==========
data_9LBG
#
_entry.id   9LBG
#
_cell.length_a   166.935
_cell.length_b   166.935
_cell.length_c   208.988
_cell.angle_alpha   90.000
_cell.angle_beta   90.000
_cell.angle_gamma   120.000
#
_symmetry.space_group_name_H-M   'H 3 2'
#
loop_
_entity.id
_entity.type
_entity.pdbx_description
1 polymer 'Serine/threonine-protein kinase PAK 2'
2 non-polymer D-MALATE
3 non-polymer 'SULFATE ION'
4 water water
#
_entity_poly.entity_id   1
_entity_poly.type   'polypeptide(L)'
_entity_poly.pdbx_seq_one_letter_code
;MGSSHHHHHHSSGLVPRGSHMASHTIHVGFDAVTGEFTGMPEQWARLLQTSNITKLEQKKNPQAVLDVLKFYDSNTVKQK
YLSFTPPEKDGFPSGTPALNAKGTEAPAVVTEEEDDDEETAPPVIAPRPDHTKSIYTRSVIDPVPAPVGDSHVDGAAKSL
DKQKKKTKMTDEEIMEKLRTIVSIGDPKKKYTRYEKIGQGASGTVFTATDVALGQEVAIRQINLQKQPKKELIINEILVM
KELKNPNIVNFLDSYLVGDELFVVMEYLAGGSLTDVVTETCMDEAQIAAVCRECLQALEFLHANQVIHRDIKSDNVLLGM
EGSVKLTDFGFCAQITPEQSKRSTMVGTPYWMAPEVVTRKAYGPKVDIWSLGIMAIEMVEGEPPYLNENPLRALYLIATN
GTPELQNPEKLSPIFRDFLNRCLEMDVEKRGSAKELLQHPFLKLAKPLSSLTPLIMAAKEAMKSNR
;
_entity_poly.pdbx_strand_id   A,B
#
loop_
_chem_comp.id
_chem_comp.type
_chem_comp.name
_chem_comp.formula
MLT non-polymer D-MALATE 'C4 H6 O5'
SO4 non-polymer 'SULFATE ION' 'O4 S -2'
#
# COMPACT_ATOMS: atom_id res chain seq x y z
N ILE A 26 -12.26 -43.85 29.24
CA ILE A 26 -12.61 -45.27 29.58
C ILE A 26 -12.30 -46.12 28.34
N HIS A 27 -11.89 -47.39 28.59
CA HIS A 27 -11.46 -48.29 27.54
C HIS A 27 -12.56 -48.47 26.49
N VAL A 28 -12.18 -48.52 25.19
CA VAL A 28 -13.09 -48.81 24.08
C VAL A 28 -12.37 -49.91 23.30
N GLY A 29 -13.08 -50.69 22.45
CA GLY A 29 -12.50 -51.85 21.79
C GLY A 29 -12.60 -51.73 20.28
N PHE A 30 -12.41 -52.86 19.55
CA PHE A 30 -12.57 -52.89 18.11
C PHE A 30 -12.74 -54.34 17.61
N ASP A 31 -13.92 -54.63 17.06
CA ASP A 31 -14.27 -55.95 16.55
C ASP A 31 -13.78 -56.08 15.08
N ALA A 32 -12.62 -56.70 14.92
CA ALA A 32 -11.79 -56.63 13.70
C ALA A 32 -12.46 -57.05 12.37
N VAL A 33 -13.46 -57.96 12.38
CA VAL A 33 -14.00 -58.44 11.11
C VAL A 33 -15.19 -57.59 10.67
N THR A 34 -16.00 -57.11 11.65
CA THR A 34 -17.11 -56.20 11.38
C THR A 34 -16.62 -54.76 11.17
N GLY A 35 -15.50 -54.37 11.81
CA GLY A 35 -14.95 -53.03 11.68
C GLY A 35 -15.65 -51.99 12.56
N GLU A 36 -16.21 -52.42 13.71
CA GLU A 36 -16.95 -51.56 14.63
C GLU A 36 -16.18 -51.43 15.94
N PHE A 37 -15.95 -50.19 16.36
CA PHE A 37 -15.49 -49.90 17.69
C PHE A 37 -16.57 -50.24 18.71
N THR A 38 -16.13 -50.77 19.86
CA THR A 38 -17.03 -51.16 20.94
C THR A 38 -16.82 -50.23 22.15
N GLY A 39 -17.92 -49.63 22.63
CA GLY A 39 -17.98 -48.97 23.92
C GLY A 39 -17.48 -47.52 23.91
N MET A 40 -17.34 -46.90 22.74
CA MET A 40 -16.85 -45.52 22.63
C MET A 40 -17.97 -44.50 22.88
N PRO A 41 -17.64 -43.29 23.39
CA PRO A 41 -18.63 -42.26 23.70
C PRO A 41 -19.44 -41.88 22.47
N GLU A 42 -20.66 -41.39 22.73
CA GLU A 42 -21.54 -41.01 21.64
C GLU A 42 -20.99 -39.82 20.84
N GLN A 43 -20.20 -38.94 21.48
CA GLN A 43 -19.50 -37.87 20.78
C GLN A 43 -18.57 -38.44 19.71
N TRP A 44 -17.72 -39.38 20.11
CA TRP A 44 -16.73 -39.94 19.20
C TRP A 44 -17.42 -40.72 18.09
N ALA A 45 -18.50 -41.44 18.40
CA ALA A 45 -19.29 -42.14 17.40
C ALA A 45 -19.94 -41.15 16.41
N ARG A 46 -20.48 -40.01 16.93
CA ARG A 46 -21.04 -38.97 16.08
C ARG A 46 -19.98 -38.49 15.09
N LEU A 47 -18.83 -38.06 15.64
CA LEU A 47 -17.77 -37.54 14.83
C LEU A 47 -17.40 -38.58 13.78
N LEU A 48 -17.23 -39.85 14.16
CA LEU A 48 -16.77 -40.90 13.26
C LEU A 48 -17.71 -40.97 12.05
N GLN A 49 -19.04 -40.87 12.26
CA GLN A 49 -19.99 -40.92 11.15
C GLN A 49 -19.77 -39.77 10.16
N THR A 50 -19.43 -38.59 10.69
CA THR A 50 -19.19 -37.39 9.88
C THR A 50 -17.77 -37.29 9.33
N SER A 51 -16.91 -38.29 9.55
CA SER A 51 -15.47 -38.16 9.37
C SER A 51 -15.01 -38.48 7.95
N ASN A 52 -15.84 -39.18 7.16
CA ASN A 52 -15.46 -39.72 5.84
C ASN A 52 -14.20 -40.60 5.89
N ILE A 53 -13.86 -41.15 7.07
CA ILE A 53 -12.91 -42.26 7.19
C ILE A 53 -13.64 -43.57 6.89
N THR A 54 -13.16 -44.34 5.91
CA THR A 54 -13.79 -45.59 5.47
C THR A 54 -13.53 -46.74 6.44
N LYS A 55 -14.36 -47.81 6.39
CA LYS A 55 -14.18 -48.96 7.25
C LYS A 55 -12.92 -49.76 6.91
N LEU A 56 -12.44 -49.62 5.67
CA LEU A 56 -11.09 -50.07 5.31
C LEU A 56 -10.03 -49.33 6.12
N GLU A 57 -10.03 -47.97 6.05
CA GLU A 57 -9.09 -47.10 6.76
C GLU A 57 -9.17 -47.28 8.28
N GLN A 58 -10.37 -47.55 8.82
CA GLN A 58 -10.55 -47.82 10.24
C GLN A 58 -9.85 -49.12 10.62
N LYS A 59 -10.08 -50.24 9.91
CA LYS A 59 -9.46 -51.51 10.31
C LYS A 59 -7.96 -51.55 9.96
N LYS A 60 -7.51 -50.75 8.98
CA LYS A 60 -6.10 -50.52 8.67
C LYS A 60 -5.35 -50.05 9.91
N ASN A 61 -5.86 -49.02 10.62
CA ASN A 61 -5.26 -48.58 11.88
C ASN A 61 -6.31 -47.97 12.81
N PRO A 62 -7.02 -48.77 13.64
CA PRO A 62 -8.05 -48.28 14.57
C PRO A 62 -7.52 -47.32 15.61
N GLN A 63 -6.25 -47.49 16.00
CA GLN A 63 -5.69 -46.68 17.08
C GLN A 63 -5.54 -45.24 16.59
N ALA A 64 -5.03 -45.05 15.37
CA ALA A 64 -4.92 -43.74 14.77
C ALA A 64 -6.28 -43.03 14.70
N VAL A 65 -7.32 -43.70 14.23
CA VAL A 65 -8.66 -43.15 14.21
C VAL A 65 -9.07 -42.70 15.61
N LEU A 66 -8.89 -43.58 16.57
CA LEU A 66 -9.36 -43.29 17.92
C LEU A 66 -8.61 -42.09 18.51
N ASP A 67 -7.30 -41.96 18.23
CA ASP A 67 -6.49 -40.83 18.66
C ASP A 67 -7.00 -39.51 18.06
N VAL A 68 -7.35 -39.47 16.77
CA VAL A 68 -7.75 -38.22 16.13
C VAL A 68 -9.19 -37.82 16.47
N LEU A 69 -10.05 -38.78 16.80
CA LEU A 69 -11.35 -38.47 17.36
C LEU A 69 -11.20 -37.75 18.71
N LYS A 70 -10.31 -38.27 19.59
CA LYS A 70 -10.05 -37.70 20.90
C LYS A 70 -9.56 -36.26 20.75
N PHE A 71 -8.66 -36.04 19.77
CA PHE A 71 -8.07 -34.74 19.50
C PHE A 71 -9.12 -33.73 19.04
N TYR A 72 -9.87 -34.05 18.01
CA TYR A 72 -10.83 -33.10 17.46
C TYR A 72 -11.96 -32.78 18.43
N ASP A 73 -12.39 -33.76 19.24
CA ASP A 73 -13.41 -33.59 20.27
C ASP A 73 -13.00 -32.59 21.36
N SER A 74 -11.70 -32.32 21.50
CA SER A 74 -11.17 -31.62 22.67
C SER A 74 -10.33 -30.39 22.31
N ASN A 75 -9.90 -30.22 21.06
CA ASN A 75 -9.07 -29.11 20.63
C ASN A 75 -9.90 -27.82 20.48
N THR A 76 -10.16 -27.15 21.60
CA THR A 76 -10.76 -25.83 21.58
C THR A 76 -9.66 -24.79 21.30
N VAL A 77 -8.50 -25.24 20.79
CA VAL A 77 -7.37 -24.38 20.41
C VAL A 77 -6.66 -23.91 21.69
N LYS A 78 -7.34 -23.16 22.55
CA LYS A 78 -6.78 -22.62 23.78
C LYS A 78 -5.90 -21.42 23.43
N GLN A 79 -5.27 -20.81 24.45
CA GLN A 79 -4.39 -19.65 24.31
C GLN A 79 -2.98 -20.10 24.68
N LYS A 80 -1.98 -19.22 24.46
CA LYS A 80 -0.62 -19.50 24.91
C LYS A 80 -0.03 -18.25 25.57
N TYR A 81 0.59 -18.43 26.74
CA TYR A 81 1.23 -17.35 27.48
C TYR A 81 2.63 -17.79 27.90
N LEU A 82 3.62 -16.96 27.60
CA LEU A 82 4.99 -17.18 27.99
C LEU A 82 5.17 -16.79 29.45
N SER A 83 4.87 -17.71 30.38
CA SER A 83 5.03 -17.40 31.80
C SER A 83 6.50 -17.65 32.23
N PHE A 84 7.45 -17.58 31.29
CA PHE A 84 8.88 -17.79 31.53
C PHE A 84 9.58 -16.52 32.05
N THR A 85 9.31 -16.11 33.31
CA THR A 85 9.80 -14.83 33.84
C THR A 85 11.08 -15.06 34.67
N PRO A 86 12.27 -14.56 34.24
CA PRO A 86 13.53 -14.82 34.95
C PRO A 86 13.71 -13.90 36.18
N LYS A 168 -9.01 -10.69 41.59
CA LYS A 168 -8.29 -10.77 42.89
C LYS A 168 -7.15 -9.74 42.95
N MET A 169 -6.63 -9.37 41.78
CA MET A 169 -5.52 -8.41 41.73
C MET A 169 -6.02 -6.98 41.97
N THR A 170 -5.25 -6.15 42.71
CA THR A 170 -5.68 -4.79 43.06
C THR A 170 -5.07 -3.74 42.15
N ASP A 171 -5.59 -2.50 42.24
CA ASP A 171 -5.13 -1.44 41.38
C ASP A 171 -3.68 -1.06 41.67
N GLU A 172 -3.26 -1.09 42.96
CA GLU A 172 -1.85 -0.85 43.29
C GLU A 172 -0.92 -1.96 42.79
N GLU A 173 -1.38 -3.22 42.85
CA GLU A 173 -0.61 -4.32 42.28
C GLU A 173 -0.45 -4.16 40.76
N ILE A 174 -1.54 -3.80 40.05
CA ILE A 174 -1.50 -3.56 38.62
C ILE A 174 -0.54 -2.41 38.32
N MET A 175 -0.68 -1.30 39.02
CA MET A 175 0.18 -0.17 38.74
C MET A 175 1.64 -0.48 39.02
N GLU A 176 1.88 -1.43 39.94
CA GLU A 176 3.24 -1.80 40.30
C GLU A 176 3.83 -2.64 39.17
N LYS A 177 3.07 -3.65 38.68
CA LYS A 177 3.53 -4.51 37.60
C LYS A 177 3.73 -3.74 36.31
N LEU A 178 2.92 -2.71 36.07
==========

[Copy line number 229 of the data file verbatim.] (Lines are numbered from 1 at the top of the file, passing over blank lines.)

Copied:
C LYS A 168 -7.15 -9.74 42.95